A recent decision by the Court of Appeals of Indiana reinforces the peril faced by health care employers when employees authorized to access confidential information do so for improper purposes. InWalgreen Co. v. Hinchy, the plaintiff Abigail Hinchy alleged that a Walgreens pharmacist had inappropriately accessed and disclosed the plaintiff’s prescription information.
In August 2011, Hinchy sued the pharmacist for negligence and public disclosure of private facts and Walgreen Co. as her employer, alleging that Walgreen Co. was responsible for the wrongful actions of the pharmacist under the doctrine of respondeat superior. The jury found in Hinchy’s favor and determined that total damages were equal to $1.8 million, but reduced the damages verdict based on its finding that Peterson was 20% at fault, with the pharmacist and Walgreen Co. jointly responsible for the remaining 80%.
On appeal, Walgreen Co. focused its challenge on respondeat superior, arguing that the pharmacist was acting outside the scope of her employment and that the issue should not have been allowed to go to the jury. On November 14, the Court of Appeals of Indiana upheld the trial court’s denials of motions for summary judgment and directed verdict, holding that “conduct is within the scope of employment when it is of the same general nature as that authorized, or incidental to conduct authorized,” and that it weighs in favor of respondeat superior when a tortfeasor is empowered to commit the tort because of his employment. Accordingly, the court found that there was sufficient evidence to allow the question to go to the jury. Walgreen Co. is planning to appeal.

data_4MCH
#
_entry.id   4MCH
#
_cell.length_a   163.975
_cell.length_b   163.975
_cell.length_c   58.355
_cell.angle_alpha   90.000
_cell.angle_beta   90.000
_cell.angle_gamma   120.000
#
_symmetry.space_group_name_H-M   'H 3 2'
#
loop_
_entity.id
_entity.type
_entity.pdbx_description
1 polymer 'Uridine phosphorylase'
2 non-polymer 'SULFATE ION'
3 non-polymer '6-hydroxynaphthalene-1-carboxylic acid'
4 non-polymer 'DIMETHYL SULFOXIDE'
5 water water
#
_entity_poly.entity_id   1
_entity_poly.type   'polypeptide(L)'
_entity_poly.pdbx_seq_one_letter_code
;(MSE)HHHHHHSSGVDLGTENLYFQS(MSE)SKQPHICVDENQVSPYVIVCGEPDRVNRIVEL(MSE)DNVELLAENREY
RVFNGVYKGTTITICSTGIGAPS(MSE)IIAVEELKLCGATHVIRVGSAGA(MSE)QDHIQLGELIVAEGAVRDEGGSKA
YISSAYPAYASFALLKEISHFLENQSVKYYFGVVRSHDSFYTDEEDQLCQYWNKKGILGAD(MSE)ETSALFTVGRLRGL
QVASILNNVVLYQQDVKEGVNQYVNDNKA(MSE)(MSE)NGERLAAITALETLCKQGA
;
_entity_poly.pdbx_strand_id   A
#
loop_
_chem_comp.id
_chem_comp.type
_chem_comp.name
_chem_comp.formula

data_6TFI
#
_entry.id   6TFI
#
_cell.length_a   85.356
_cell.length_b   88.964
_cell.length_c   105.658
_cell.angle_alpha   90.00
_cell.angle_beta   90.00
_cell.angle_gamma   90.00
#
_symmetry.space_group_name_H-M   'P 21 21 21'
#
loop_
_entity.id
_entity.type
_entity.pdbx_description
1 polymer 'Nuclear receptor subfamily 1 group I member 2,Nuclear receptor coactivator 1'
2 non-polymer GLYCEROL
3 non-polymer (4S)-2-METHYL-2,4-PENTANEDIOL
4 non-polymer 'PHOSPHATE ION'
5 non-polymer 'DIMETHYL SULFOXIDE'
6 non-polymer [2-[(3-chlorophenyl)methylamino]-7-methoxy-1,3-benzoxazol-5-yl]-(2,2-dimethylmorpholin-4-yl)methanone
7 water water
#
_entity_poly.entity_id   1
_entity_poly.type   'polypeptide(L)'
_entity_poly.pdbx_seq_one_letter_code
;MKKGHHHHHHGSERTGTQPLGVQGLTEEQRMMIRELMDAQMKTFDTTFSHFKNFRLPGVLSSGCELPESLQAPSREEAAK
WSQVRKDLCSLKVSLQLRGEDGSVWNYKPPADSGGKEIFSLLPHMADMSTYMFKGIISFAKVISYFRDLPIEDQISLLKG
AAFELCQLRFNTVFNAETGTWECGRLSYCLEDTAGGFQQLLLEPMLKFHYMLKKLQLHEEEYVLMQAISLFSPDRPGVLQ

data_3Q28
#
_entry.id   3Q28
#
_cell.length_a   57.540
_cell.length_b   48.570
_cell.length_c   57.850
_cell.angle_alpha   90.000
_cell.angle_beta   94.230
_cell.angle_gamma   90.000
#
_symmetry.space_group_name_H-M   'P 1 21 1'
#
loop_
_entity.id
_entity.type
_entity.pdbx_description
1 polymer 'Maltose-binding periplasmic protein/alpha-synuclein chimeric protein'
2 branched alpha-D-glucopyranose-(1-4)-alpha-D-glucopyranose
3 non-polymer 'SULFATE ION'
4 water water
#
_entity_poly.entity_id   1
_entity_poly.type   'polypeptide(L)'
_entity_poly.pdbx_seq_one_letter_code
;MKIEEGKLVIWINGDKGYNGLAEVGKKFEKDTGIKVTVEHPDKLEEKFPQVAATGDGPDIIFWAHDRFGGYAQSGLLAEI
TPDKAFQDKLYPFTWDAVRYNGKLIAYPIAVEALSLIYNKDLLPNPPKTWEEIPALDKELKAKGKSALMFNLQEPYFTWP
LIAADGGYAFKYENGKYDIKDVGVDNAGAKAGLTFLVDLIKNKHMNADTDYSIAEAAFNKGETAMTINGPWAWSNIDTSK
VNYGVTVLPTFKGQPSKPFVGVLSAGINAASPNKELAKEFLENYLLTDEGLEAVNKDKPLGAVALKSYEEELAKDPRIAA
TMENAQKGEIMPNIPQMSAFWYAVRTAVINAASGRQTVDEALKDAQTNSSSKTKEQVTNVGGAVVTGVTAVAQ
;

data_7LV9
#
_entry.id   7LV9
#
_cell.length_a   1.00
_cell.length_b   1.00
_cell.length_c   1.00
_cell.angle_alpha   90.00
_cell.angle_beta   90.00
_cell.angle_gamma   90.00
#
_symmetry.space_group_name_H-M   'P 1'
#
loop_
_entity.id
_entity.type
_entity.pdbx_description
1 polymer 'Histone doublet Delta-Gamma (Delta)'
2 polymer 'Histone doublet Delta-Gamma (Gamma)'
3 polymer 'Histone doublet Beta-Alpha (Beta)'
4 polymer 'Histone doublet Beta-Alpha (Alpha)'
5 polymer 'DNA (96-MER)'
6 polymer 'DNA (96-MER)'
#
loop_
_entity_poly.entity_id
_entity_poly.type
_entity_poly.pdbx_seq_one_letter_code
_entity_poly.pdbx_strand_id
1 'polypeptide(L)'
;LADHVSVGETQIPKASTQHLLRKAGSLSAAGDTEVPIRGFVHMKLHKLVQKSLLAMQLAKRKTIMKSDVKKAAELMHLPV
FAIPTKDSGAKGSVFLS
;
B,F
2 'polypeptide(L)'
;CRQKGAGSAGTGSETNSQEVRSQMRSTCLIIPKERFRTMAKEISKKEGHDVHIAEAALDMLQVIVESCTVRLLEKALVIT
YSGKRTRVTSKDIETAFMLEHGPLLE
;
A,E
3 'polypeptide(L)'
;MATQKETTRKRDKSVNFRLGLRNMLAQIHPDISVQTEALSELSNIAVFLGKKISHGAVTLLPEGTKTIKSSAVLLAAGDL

A copy of the decision is available here.